Mobile healthcare, telemedicine, telehealth, BYOD

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Patients Embrace Mobile Devices in the Exam Room

By Ryan Mcaskill

When it comes to the adoption of mobile devices in the healthcare field, one of the major hurdles is changing patient and physician opinion. As with any overhaul of standard operating procedure, it takes engagement by the end user for it to truly take off. Regardless of how sound the technology is, if patients and physicians refuse to use it, the chances of it gaining traction is slim.

While there is much hype around mobile devices in healthcare, the question remains whether or not people are willing to actually use them and be comfortable doing so. According to the numbers, the answer is yes.

The Pew Research Center released the results of a survey of more than 5,000 individuals aimed at determining how they use their smartphones. The report found that 64 percent of US adults own a smartphone and 62 percent of users said they have searched for details on a health condition.

There is a noticeable difference when it comes to age. The report found that 77 percent of smartphones users between the age of 18 and 29 use their phones for health information. That number drops to 68 percent for the 30 to 49 percent age bracket and dips to 39 percent for those 50 and older.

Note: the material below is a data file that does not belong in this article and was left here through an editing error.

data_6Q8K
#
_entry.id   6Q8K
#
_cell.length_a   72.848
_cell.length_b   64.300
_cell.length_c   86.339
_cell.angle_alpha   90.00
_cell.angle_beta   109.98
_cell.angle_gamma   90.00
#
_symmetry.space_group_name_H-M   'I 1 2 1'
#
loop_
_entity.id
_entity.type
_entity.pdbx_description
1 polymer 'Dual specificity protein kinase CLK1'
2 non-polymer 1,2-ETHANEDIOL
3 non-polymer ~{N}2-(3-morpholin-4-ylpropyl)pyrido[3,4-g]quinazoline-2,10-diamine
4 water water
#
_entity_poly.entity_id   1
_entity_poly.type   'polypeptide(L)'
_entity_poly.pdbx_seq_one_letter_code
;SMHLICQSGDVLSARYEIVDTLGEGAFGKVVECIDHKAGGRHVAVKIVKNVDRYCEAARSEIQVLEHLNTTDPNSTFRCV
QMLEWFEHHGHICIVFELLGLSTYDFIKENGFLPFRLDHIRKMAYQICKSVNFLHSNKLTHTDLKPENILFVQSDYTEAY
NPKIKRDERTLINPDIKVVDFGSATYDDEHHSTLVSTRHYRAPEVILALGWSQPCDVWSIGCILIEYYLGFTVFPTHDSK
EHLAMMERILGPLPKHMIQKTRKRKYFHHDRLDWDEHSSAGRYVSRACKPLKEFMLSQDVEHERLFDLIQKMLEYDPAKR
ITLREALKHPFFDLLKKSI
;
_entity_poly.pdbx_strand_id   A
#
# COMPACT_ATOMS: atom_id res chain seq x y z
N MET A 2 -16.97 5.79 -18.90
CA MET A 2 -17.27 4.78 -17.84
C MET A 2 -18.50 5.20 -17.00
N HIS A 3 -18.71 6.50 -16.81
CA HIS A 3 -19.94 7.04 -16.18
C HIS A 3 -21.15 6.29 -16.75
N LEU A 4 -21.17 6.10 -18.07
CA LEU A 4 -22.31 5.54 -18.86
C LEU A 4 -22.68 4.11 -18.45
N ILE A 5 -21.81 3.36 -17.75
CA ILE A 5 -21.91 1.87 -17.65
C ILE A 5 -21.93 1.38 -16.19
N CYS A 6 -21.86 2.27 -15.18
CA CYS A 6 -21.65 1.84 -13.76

Nuance conducted a survey of 3,000 patients in the United States, Germany and the United Kingdom and found that 97 percent of patients welcome the idea of having a doctor use a mobile device at the time of a consultation and 69 percent have noticed an increase in the amount of technology that doctors use. Furthermore, 58 percent felt that by having mobile devices in the exam room, the examination itself was more thorough and easier to understand.

There was a drawback brought up by patients in the survey. Seventy-three percent of respondents cited “time for discussion” and 66 percent noted “verbal communication of specific recommendation” as the top two factors to better medical care. However, the use of computers in the exam room can create a barrier is the physician is more focused on the screen than the patient.

“While technology is a key component in the healthcare ecosystem, it should only play a supporting role. Patients need to be center stage,” the report reads. “For patients, the Art of Medicine hinges on good communication. They have come to see and listen to their physicians. In return, they expect to be seen and heard by their physicians. Given the current healthcare pressures, this relationship is in jeopardy.”

Despite this fear, physicians are handling it well as 80 percent of patients said they felt engaged in their healthcare. This is because patients are looking for ways to learn about their health and access to health data, which mobile devices and digital health is improving.


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